The informal curriculum: general practitioner perceptions of ethics in clinical practice

Sturman, Nancy J., Parker, Malcolm and van Driel, Mieke L. (2012) The informal curriculum: general practitioner perceptions of ethics in clinical practice. Australian Family Physician, 41 12: 981-984.

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Name Description MIMEType Size Downloads
Author Sturman, Nancy J.
Parker, Malcolm
van Driel, Mieke L.
Title The informal curriculum: general practitioner perceptions of ethics in clinical practice
Journal name Australian Family Physician   Check publisher's open access policy
ISSN 0300-8495
Publication date 2012-12-01
Sub-type Article (original research)
Open Access Status Not Open Access
Volume 41
Issue 12
Start page 981
End page 984
Total pages 4
Place of publication South Melbourne, VIC, Australia
Publisher Royal Australian College of General Practitioners
Language eng
Formatted abstract
Background: Australian medical students should graduate with an understanding of the principles of medical law and ethics, and their application to clinical settings. Although student perspectives have been studied previously, the teacher experience of ethical issues also needs to be understood, particularly in the general practice setting.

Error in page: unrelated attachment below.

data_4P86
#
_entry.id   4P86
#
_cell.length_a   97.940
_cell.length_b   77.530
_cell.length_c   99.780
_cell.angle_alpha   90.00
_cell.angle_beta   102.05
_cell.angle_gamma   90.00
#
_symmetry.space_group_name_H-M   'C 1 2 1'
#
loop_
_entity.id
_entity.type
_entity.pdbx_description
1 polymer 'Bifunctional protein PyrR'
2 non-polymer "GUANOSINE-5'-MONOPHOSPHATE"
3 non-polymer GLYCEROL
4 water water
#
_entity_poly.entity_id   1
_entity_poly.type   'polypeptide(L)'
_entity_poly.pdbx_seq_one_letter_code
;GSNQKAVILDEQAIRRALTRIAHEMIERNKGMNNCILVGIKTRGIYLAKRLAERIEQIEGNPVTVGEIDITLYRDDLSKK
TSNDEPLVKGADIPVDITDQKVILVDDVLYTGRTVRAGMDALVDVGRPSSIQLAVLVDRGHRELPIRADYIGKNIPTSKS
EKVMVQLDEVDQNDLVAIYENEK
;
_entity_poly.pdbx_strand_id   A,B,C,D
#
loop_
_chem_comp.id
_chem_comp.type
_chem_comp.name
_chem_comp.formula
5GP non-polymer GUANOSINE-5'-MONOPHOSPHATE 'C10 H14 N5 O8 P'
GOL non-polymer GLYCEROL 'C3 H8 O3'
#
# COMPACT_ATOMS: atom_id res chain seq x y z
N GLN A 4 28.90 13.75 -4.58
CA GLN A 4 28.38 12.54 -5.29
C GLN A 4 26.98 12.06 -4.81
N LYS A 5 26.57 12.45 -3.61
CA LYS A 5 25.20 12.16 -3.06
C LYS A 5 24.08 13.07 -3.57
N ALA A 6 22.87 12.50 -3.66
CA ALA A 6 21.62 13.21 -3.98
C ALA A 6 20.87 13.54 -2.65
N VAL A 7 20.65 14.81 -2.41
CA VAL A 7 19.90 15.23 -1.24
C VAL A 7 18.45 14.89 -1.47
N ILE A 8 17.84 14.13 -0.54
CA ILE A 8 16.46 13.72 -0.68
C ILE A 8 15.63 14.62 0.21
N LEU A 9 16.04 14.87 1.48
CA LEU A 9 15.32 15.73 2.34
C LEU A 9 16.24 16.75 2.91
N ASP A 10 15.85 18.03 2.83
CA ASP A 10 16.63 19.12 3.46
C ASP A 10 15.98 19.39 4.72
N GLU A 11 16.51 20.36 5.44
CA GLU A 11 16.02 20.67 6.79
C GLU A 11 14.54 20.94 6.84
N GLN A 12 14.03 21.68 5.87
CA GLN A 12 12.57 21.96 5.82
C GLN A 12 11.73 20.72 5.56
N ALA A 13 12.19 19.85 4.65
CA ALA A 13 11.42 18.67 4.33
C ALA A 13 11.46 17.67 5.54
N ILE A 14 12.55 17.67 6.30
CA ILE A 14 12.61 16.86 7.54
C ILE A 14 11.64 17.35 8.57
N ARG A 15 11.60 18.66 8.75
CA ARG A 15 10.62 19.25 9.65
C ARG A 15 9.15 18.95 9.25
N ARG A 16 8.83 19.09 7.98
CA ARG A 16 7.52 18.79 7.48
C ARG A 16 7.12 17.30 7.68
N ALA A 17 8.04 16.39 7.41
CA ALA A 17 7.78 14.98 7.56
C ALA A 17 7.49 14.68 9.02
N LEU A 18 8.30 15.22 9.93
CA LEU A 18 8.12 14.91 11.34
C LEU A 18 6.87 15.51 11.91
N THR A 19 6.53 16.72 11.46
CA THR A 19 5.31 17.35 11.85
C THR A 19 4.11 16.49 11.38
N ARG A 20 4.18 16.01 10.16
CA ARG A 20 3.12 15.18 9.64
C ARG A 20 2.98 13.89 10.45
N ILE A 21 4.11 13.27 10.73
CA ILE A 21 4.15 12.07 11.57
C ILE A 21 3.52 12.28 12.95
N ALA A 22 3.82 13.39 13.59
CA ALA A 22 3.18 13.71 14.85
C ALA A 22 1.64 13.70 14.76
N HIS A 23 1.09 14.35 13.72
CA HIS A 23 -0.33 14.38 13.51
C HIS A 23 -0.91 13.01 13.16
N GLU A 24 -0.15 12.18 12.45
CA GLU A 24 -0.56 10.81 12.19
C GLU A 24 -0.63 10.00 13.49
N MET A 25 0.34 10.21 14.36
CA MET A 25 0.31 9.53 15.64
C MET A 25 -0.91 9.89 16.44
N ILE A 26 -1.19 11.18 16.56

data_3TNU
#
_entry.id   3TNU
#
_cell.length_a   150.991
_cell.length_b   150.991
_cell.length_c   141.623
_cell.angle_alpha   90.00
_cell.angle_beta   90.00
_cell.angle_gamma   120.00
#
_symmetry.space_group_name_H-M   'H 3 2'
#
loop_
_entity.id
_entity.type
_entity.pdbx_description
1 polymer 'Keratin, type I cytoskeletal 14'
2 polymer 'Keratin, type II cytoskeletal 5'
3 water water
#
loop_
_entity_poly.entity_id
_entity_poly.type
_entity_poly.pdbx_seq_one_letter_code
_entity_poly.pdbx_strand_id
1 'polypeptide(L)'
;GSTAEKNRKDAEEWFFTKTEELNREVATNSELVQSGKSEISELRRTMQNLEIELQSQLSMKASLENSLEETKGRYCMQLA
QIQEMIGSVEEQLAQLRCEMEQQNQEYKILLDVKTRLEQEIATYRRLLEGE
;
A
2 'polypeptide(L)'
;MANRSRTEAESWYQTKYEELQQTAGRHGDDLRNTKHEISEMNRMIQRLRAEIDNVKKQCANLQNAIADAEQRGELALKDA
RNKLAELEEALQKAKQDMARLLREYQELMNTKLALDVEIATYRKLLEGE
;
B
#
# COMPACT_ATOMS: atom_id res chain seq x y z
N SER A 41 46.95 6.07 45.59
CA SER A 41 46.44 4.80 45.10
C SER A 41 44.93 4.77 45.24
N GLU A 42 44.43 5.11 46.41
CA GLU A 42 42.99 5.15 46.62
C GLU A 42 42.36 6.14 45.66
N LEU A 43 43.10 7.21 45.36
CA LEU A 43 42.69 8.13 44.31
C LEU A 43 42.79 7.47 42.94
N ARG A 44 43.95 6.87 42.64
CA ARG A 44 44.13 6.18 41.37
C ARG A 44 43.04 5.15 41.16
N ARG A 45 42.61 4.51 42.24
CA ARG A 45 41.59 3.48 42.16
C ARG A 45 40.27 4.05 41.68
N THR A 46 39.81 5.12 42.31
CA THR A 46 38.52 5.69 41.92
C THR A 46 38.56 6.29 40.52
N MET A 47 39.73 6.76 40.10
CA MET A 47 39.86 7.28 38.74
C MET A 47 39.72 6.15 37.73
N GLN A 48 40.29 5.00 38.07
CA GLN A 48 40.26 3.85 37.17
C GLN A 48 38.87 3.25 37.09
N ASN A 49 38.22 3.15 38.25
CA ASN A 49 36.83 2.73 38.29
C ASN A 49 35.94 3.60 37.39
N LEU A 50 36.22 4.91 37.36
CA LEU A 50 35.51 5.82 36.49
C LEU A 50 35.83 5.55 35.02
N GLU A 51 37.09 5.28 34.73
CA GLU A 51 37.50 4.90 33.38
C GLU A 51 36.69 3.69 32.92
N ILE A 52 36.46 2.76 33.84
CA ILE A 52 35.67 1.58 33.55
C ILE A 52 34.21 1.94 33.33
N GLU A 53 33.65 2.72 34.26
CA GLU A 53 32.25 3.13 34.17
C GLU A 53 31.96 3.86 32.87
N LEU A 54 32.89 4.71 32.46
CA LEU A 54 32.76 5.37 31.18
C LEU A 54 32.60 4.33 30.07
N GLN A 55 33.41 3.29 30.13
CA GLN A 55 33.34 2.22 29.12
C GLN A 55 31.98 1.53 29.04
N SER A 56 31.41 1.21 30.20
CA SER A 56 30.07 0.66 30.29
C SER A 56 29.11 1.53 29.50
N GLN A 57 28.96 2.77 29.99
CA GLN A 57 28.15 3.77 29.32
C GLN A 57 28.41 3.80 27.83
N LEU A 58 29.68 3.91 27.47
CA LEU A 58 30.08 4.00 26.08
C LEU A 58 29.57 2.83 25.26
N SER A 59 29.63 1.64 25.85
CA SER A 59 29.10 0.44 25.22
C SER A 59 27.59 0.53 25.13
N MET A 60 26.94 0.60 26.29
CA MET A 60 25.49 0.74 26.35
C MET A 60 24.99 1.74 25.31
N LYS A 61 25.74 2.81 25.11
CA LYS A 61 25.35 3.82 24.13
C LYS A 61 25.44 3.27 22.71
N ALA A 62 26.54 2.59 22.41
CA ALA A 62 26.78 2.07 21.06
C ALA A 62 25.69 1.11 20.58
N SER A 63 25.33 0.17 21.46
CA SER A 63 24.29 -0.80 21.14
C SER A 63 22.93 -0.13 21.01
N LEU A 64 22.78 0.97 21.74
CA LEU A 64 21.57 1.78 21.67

Methods: Interviews were conducted with a convenience sample of 13 general practitioner teachers. They were asked to reflect on common and/or important ethical issues in their day-to-day practice. An inductive thematic analysis of the data was performed by two investigators, who reached a consensus on major themes using an iterative, dialogic process.

Results: Participants reported negotiating ethical issues frequently. Major themes included patient-doctor relationships, professional differences, truth-telling, ethically ‘grey’ areas and the personal demands of ethical decision making.

Discussion: General practitioners in this study describe sometimes needing to apply judgement and compromise in situations involving legal or ethical issues, in order to act in the best interests of patients and to successfully negotiate the patient-doctor relationship. Students learning in this clinical context may perceive mixed messages and ethical lapses in these challenging ‘grey’ areas. The ethical acumen and emotional resilience of both students and clinical teachers may be enhanced by ongoing reflective discussion with colleagues.
Keyword Ethics
Medical students
Hidden curriculum
Q-Index Code C1
Q-Index Status Confirmed Code
Institutional Status UQ

Document type: Journal Article
Sub-type: Article (original research)
Collections: Discipline of General Practice Publications
Official 2013 Collection
School of Medicine Publications
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Citation counts: TR Web of Science Citation Count  Cited 3 times in Thomson Reuters Web of Science Article | Citations
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